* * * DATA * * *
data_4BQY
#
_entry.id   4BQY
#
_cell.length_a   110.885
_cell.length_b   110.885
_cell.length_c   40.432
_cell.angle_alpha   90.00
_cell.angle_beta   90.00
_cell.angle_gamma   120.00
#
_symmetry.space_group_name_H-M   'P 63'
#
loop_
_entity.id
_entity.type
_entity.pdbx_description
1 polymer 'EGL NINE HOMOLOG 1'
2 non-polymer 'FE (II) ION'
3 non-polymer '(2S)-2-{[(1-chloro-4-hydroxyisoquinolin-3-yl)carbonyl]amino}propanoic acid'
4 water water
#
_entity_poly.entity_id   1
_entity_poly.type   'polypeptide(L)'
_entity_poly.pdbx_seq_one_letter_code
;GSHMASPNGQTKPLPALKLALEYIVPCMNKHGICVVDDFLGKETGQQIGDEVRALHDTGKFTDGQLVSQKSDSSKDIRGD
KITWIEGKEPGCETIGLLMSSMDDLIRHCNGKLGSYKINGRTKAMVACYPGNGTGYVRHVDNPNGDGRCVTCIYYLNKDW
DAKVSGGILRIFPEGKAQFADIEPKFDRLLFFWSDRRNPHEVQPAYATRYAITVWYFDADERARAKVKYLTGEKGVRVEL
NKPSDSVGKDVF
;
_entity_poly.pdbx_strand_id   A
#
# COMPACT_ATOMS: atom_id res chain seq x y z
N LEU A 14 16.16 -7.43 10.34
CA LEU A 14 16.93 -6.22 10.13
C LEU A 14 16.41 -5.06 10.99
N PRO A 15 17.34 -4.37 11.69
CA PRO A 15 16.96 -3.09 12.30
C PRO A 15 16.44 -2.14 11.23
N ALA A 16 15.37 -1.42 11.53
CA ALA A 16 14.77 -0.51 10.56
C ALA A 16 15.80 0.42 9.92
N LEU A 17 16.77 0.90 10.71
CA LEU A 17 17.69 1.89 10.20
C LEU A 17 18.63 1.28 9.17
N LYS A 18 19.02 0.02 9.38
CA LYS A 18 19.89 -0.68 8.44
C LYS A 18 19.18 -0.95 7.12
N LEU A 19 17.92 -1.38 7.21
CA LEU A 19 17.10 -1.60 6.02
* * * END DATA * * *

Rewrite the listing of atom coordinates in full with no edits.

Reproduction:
data_4BQY
#
_entry.id   4BQY
#
_cell.length_a   110.885
_cell.length_b   110.885
_cell.length_c   40.432
_cell.angle_alpha   90.00
_cell.angle_beta   90.00
_cell.angle_gamma   120.00
#
_symmetry.space_group_name_H-M   'P 63'
#
loop_
_entity.id
_entity.type
_entity.pdbx_description
1 polymer 'EGL NINE HOMOLOG 1'
2 non-polymer 'FE (II) ION'
3 non-polymer '(2S)-2-{[(1-chloro-4-hydroxyisoquinolin-3-yl)carbonyl]amino}propanoic acid'
4 water water
#
_entity_poly.entity_id   1
_entity_poly.type   'polypeptide(L)'
_entity_poly.pdbx_seq_one_letter_code
;GSHMASPNGQTKPLPALKLALEYIVPCMNKHGICVVDDFLGKETGQQIGDEVRALHDTGKFTDGQLVSQKSDSSKDIRGD
KITWIEGKEPGCETIGLLMSSMDDLIRHCNGKLGSYKINGRTKAMVACYPGNGTGYVRHVDNPNGDGRCVTCIYYLNKDW
DAKVSGGILRIFPEGKAQFADIEPKFDRLLFFWSDRRNPHEVQPAYATRYAITVWYFDADERARAKVKYLTGEKGVRVEL
NKPSDSVGKDVF
;
_entity_poly.pdbx_strand_id   A
#
# COMPACT_ATOMS: atom_id res chain seq x y z
N LEU A 14 16.16 -7.43 10.34
CA LEU A 14 16.93 -6.22 10.13
C LEU A 14 16.41 -5.06 10.99
N PRO A 15 17.34 -4.37 11.69
CA PRO A 15 16.96 -3.09 12.30
C PRO A 15 16.44 -2.14 11.23
N ALA A 16 15.37 -1.42 11.53
CA ALA A 16 14.77 -0.51 10.56
C ALA A 16 15.80 0.42 9.92
N LEU A 17 16.77 0.90 10.71
CA LEU A 17 17.69 1.89 10.20
C LEU A 17 18.63 1.28 9.17
N LYS A 18 19.02 0.02 9.38
CA LYS A 18 19.89 -0.68 8.44
C LYS A 18 19.18 -0.95 7.12
N LEU A 19 17.92 -1.38 7.21
CA LEU A 19 17.10 -1.60 6.02